SAP BW/4HANA Data Flow
To load data into SAP BW/4HANA we build a data flow. A data flow is a sequence of objects that determine the routing of data throughout the journey from source tables to a query in SAP BW/4HANA. Tools are provided to create the data flow objects and connect them.
Watch this video to learn about the data flow of master data:
So we have learned how master data travels from the source system to SAP BW/4HANA, watch this next video to see how we load the transactional data:
In the previous two videos we covered the most important points about the SAP BW/4HANA data flow . So let's now recap on those points and also add some additional information to each component in the data flow.
To load master data you need to define a characteristic InfoObject. There are three types of master data in SAP BW/4HANA: attributes, texts, and hierarchies. You can chose to load any one of these types of master data or all of them.
The main purpose of master data is to enrich the transactional data with additional information in a report. On its own, master data is not especially interesting to the business user who monitors business performance. Equally, transaction data without master data does not provide enough information to the business user.
In our example we saw the characteristic InfoObject ProductID with the value HT-1000 has the text Notebook Basic 15 and the Product ABC Category attribute value is C. These values are stored in the master data tables of SAP BW/4HANA and are loaded from the source system master data tables.
Optionally, hierarchy master data can be loaded to enable the hierarchical presentation of multiple characteristic InfoObject values, instead of presenting the values in a endless flat list. This makes navigation in reports much easier.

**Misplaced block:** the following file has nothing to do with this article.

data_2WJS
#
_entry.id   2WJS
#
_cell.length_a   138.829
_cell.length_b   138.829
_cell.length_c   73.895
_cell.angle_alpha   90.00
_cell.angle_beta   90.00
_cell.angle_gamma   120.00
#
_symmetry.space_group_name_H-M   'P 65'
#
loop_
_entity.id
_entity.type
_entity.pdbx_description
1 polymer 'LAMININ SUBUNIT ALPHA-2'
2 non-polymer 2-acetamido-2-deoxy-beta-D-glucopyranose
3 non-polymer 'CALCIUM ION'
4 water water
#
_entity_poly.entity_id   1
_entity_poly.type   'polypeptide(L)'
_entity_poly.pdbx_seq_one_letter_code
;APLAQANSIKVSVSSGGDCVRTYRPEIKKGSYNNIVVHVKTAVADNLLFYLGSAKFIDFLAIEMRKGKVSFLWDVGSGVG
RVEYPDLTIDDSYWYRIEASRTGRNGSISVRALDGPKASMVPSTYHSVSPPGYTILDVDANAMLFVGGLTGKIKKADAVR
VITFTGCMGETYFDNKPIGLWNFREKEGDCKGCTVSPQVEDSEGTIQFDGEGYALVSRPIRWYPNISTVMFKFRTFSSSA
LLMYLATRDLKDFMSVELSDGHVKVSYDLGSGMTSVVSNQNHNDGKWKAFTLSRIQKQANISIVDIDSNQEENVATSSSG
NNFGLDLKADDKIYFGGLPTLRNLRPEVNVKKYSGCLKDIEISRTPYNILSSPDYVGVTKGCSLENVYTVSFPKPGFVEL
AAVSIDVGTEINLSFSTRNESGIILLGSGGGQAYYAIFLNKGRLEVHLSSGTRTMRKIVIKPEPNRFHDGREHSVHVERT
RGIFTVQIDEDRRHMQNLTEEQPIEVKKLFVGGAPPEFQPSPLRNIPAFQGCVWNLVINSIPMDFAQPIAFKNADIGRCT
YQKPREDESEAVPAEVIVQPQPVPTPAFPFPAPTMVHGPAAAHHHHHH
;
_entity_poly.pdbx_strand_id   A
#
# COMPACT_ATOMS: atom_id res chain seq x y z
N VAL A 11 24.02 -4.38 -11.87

All three types of master data must be loaded into SAP BW/4HANA using data flow objects such as DataSources, Transformations, and Data Transfer Processes (DTPs).
Transactional data is generated in source systems such as SAP S/4HANA by the execution of various business processes such as sales order processing.
The transactional data is stored in source system tables that include many fields.
A DataSource is the object in SAP BW/4HANA that is created to support data extraction from the source system.
A DataSource can be regarded as the entry point for data arriving in SAP BW/4HANA.
A DataSource is simply a structure of fields that correspond to the source system fields.
The DataSource defines which fields are transferred from the source tables to SAP BW/4HANA.
No data is stored in a DataSource. It is a pass-through object used to convey data to the next layer in SAP BW/4HANA.
A DataSource is used in a transactional data flow and a master data flow.
DataStore Object (advanced) - Type: Staging and Field-based
A DataStore Object (advanced) - Type: Staging stores the data is the same format as the source system with no changes to the values.
This layer retains all changes to the loaded data so that we have a complete history.
This layer is also known as Corporate Memory because it can be regarded as the permanent copy of the source data that we preserve in case we need to reuse the data in the future.
This type of DataStore Object is not used for reporting because, with its history preservation features its focus is on staging data and not reporting.
A transformation connects the DataSource with the DataStore Object (advanced).
A transformation defines the data movement action for each field. Actions can include direct mapping (no change to the data), adjustment to an incorrect data value, adding a missing value, formatting a value, concatenating two fields, splitting a field into two fields, and so on.
A transformation always sits between a source object, such as a DataSource and a target object such as a DataStore Object.
A transformation is used in a transactional data flow and a master data flow.
Data Transfer Process (DTP)
A DTP provides the loading parameters such as the filters that determine which data to load and settings that determine how loading errors are handled.